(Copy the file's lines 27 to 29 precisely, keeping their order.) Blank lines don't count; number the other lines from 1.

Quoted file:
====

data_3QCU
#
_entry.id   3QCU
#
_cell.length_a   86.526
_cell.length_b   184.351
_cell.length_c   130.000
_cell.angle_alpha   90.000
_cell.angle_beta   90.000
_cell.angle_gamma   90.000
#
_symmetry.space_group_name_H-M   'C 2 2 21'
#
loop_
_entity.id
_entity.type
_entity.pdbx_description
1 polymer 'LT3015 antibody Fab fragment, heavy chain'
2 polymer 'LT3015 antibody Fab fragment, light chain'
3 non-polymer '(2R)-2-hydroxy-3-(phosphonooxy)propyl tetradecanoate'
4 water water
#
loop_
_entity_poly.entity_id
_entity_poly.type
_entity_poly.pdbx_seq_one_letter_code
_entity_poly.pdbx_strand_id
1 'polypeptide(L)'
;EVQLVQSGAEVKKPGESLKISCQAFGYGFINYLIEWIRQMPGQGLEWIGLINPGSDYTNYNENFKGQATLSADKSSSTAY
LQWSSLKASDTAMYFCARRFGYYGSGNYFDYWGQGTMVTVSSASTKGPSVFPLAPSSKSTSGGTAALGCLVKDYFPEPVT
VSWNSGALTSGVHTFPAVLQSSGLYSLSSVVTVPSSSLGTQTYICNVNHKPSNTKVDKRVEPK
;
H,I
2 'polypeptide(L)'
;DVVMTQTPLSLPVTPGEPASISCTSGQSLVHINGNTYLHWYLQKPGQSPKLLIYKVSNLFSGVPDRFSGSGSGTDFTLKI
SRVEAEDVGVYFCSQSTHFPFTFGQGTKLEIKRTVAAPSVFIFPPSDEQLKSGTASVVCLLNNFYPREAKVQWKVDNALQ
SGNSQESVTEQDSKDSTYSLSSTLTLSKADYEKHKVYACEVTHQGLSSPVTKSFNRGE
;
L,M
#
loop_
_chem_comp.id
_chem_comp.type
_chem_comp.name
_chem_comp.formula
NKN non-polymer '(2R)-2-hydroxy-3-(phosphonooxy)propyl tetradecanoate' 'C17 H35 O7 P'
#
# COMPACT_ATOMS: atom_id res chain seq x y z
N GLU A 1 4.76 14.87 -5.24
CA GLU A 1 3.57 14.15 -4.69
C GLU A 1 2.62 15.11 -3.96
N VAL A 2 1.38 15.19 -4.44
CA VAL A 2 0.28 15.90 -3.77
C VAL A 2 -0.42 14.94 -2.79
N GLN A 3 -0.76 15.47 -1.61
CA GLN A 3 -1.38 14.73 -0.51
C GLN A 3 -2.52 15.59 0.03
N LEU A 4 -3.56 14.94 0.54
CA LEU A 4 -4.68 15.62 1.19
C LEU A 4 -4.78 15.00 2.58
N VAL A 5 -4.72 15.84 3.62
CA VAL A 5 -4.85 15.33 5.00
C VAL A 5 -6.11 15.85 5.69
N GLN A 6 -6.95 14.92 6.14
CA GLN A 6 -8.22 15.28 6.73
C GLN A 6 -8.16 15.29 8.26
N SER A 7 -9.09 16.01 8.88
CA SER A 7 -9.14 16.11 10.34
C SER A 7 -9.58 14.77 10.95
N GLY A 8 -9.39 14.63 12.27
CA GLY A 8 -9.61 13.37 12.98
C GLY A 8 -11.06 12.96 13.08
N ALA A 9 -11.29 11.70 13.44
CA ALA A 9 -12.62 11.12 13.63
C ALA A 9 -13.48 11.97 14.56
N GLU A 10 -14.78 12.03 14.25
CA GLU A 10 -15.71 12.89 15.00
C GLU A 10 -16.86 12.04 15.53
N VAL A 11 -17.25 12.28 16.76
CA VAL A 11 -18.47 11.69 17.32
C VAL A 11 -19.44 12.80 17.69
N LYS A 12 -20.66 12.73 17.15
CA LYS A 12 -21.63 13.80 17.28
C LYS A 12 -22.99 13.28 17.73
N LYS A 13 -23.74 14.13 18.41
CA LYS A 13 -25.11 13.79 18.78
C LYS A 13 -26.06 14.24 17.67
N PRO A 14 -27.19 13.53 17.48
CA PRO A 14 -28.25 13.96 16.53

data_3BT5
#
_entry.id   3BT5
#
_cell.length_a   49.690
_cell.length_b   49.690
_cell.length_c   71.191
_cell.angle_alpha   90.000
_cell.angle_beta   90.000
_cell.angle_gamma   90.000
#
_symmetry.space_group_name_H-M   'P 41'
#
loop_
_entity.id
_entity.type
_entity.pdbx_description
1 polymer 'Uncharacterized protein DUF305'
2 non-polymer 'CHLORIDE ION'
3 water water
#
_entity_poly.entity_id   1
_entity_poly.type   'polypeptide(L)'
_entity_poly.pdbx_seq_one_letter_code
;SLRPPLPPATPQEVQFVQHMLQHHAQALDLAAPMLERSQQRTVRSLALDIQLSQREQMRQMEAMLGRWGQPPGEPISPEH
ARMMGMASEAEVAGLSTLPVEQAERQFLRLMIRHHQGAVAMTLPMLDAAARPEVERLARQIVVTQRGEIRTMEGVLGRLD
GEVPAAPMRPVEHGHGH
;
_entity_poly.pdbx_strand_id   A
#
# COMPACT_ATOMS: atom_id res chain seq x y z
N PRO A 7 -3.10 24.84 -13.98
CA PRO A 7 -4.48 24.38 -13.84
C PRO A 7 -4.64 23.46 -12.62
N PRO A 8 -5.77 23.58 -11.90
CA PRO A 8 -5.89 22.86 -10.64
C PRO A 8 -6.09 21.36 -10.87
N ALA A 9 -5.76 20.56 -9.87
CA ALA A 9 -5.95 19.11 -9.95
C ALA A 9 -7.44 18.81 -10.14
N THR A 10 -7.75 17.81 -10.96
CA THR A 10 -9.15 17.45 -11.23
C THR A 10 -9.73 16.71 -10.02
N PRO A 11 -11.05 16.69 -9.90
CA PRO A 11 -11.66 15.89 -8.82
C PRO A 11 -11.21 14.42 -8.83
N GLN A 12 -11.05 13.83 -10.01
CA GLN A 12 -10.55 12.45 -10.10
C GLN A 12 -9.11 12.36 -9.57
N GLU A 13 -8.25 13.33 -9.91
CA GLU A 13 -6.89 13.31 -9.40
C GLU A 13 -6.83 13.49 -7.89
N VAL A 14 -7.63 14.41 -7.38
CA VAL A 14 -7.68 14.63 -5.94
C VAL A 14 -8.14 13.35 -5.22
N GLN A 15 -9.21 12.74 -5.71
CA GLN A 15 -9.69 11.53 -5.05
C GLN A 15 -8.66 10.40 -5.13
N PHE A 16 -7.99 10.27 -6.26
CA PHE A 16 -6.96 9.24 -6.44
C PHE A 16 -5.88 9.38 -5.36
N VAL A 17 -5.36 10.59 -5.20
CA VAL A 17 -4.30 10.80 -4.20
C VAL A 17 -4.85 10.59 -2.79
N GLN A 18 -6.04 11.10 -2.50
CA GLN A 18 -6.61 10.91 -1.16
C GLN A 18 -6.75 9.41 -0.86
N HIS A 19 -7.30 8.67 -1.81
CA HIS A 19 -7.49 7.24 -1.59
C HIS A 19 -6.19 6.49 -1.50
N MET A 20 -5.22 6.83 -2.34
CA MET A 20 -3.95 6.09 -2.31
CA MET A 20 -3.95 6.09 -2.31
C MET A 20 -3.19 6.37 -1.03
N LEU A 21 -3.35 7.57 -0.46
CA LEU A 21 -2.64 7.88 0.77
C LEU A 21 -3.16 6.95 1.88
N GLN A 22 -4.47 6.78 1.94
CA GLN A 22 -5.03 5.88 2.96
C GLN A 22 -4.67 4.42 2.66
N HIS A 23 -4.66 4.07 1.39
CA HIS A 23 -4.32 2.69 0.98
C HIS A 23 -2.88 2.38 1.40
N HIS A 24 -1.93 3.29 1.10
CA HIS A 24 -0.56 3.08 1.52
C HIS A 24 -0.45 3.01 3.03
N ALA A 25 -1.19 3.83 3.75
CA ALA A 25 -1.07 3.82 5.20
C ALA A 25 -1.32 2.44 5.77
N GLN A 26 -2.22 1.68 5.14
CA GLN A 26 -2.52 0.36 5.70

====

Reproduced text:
_entity_poly.pdbx_strand_id
1 'polypeptide(L)'
;EVQLVQSGAEVKKPGESLKISCQAFGYGFINYLIEWIRQMPGQGLEWIGLINPGSDYTNYNENFKGQATLSADKSSSTAY